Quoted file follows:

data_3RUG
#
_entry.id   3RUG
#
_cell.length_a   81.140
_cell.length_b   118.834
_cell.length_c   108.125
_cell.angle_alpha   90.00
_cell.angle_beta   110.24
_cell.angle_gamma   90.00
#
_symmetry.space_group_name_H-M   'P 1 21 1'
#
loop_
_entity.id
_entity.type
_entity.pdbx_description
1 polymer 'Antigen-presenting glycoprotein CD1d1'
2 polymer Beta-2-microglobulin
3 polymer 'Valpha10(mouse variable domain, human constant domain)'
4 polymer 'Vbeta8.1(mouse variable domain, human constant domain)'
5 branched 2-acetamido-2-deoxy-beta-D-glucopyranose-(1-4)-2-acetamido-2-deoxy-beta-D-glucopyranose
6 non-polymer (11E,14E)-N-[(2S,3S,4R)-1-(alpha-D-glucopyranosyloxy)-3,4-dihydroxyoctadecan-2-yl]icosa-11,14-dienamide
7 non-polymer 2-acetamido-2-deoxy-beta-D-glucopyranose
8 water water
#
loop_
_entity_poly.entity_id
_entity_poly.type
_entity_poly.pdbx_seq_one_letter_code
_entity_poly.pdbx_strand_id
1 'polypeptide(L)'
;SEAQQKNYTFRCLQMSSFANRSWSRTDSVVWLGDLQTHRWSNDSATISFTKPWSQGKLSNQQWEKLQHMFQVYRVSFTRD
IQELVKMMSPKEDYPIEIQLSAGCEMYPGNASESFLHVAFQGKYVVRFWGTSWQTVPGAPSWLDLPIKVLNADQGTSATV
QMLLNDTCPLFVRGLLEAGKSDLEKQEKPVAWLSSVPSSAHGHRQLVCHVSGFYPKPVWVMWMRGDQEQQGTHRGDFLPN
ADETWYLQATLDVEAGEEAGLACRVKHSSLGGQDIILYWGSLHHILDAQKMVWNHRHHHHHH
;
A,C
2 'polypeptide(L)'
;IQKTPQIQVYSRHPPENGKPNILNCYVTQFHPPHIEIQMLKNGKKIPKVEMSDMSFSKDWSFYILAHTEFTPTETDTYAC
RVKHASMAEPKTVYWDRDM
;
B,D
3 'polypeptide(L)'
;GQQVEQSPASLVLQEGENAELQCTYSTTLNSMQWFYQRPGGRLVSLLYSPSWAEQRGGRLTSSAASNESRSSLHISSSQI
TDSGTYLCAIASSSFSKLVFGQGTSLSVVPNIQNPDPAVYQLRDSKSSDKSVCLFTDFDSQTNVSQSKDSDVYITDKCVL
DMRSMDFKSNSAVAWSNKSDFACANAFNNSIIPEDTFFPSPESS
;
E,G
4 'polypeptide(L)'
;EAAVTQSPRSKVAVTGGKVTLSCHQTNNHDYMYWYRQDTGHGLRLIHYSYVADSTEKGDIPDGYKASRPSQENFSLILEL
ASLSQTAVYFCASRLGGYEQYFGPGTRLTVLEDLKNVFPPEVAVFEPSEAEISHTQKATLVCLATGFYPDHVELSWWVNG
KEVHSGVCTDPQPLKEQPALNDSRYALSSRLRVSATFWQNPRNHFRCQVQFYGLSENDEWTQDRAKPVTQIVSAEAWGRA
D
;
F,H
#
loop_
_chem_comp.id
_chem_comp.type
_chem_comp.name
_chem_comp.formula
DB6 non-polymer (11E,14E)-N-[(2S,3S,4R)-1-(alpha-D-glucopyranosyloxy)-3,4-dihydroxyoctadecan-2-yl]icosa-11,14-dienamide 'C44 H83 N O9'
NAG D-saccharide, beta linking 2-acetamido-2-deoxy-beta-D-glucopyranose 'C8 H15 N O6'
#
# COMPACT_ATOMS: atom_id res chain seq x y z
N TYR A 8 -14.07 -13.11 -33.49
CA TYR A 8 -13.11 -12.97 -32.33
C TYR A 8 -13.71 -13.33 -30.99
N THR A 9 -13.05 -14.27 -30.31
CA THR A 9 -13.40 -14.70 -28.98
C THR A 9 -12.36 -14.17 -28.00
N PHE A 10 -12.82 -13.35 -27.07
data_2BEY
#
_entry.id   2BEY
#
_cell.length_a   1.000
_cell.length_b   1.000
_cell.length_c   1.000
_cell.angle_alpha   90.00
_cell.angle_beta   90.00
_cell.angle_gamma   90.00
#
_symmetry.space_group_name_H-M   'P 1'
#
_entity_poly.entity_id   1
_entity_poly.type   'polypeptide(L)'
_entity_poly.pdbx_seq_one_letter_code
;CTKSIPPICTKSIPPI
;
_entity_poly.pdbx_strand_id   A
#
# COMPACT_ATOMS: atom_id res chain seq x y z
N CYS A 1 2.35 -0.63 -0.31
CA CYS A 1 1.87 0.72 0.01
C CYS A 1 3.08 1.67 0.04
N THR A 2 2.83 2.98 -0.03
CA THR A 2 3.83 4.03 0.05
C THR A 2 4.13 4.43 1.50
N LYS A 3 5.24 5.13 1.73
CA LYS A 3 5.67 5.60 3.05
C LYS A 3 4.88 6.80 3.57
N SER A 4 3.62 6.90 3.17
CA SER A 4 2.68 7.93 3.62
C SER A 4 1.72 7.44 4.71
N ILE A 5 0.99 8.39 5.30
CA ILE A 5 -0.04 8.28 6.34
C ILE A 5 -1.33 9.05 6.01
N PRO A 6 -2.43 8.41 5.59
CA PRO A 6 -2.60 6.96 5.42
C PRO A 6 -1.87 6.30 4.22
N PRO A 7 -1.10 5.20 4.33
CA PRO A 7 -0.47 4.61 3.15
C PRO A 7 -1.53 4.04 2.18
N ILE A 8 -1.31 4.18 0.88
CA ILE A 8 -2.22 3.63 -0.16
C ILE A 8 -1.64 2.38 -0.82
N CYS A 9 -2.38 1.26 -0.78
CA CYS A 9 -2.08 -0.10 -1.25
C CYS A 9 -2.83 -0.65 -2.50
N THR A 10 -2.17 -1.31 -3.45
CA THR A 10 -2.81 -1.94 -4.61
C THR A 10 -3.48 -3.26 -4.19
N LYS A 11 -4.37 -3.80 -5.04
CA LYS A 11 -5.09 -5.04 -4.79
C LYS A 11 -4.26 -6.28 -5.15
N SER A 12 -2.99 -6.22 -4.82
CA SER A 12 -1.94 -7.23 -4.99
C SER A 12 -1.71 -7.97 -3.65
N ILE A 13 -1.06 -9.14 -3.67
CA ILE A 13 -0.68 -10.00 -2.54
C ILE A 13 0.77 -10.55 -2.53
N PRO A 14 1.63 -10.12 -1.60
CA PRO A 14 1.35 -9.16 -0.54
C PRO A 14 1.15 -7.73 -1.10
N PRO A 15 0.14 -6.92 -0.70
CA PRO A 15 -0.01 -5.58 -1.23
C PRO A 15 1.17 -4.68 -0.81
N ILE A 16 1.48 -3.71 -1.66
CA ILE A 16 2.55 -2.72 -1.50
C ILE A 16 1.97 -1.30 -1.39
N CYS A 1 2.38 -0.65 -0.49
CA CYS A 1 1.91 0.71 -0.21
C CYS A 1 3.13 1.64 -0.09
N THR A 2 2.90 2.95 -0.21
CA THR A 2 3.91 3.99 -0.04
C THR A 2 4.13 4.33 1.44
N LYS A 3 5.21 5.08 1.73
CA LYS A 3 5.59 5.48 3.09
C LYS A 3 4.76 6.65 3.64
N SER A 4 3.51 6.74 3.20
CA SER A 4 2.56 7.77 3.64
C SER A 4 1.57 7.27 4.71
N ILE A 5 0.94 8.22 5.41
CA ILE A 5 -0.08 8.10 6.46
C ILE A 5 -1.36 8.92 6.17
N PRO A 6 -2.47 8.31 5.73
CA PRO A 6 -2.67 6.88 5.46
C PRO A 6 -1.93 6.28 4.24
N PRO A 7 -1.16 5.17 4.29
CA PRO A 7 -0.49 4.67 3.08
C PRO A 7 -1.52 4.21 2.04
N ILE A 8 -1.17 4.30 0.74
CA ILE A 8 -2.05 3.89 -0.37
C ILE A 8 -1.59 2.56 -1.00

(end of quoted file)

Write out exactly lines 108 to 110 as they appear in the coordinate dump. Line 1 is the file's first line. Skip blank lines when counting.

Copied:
CA ILE A 5 -0.04 8.28 6.34
C ILE A 5 -1.33 9.05 6.01
N PRO A 6 -2.43 8.41 5.59